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Digitizing the Collection

Sound Recordings | Photographic Prints | Manuscripts

Sound Recordings

The sound recordings in the Southern Mosaic collection were taken from disc recordings in the Library's collections. When original discs were unavailable preservation tapes were used. The analog audio from the discs and tapes were transferred to Digital Audio Tape (DAT) to produce a master source for digitization. Some surface noise and scratching may be apparent on the recordings since they have not been enhanced or altered in any way from their original state. WAVE, RealAudio, and MP3 versions have been supplied for each recording.

The WAVE files were created from the DAT tape at a sampling rate of 22,050 samples per second, 16-bit word length, and a single (mono) channel. The RealAudio and MP3 files were derived from the WAVE files by digital processing. The RealAudio files were created for users who have at least a 14.4 modem.

Photographic prints

JJT INC., of Austin, Texas, the Library's pictorial image contractor, produced the digital images in this collection in 1999. The company's scanning setup brings together a digital camera manufactured in Germany with JJT's custom software.

An uncompressed archival or master file was produced for each photograph, as well as three derivative files. The level of resolution employed for the Library's archival pictorial-image files is now ranging from 3000x2000 pixels to 5000x4000 pixels, depending on the types of original materials.

The Folklife Center wishes to indicate to researchers that duplicate images appear on this site. Multiple photographic prints (for example, enlargements, reprints, and contact prints) may exist for a single image. Therefore, although each physical item appears only once, there is some degree of image overlap.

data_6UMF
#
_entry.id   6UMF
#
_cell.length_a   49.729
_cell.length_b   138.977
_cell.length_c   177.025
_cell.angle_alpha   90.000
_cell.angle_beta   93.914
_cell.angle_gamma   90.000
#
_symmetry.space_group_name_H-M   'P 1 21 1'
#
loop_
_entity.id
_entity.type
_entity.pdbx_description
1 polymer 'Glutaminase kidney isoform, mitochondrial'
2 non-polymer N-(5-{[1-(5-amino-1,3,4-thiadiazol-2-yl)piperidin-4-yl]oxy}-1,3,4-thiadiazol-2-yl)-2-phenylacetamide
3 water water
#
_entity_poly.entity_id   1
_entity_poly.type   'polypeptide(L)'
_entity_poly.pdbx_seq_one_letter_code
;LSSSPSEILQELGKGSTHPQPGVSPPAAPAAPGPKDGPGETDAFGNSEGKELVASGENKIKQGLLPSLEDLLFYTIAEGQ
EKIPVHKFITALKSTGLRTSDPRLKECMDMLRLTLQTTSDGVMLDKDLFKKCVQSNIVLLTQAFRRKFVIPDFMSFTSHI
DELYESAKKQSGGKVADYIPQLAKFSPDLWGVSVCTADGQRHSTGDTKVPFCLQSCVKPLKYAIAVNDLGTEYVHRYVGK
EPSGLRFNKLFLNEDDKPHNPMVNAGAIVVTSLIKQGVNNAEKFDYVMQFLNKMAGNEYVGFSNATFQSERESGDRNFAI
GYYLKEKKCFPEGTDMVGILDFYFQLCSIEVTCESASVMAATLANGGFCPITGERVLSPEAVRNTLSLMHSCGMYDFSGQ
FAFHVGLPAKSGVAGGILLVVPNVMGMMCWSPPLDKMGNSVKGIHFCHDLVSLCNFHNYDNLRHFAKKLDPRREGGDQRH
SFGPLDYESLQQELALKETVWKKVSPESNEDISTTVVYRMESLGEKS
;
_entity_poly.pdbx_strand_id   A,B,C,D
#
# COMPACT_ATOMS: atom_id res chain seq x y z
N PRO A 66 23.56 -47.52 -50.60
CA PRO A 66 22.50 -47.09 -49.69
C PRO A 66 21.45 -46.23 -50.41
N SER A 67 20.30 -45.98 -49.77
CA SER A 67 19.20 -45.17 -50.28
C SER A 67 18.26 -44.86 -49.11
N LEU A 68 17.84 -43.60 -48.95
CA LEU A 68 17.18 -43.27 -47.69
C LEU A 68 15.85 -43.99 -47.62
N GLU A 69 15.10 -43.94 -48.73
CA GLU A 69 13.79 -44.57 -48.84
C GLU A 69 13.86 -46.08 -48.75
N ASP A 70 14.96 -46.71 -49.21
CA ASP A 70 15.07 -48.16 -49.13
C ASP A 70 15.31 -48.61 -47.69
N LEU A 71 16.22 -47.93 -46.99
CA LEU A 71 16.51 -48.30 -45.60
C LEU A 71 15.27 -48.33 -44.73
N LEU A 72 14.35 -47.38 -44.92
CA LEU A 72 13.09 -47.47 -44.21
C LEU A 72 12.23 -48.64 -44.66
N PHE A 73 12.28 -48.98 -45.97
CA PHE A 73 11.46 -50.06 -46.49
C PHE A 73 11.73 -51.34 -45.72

Manuscript materials were scanned onsite by the NDLP paper scanning and text conversion contractor, Systems Integration Group of Lanham, Maryland. UMAX flatbed scanners were used to digitize most of the manuscripts.

Typescript materials were converted to machine-readable form at an accuracy rate of 99.95% and encoded with Standard Generalized Markup Language (SGML), according to the American Memory Document Type Definition (DTD). This DTD is a markup scheme that conforms to the guidelines of the Text Encoding Initiative (TEI), the work of a consortium of scholarly institutions. The texts of the transcripts have been translated to HTML for indexing and viewing on the World Wide Web.

Dust jackets were scanned on an AGFA Horizon Ultra flatbed scanner, using FotoLook 32 and Adobe Photoshop software. The images are grayscale, 100ppi. The image may appear slightly cropped, as their size (12" square) is greater than that of the flatbed scanner, but no pertinent information was lost. The accompanying transcriptions, scanned on the same equipment but as bitonal images, attempt to recreate the layout of the dust jackets as well as capturing all textual information.

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